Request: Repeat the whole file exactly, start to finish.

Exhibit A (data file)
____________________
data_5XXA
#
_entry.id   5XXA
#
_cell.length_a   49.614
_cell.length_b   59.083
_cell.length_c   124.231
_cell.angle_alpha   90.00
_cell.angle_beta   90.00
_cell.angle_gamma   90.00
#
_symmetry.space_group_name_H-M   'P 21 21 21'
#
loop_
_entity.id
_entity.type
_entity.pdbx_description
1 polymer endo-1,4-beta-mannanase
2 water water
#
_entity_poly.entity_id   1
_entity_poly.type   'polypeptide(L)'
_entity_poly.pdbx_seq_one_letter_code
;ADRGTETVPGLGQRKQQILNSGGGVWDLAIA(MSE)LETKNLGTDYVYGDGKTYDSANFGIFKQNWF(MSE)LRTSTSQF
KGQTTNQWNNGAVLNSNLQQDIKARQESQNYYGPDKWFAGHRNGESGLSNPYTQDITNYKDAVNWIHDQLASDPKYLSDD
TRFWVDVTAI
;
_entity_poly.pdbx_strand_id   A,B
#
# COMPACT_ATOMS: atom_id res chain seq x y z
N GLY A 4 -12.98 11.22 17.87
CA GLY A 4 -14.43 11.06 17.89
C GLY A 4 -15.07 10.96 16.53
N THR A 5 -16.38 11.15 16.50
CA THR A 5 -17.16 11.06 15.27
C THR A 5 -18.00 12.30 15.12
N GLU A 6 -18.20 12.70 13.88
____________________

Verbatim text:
data_5XXA
#
_entry.id   5XXA
#
_cell.length_a   49.614
_cell.length_b   59.083
_cell.length_c   124.231
_cell.angle_alpha   90.00
_cell.angle_beta   90.00
_cell.angle_gamma   90.00
#
_symmetry.space_group_name_H-M   'P 21 21 21'
#
loop_
_entity.id
_entity.type
_entity.pdbx_description
1 polymer endo-1,4-beta-mannanase
2 water water
#
_entity_poly.entity_id   1
_entity_poly.type   'polypeptide(L)'
_entity_poly.pdbx_seq_one_letter_code
;ADRGTETVPGLGQRKQQILNSGGGVWDLAIA(MSE)LETKNLGTDYVYGDGKTYDSANFGIFKQNWF(MSE)LRTSTSQF
KGQTTNQWNNGAVLNSNLQQDIKARQESQNYYGPDKWFAGHRNGESGLSNPYTQDITNYKDAVNWIHDQLASDPKYLSDD
TRFWVDVTAI
;
_entity_poly.pdbx_strand_id   A,B
#
# COMPACT_ATOMS: atom_id res chain seq x y z
N GLY A 4 -12.98 11.22 17.87
CA GLY A 4 -14.43 11.06 17.89
C GLY A 4 -15.07 10.96 16.53
N THR A 5 -16.38 11.15 16.50
CA THR A 5 -17.16 11.06 15.27
C THR A 5 -18.00 12.30 15.12
N GLU A 6 -18.20 12.70 13.88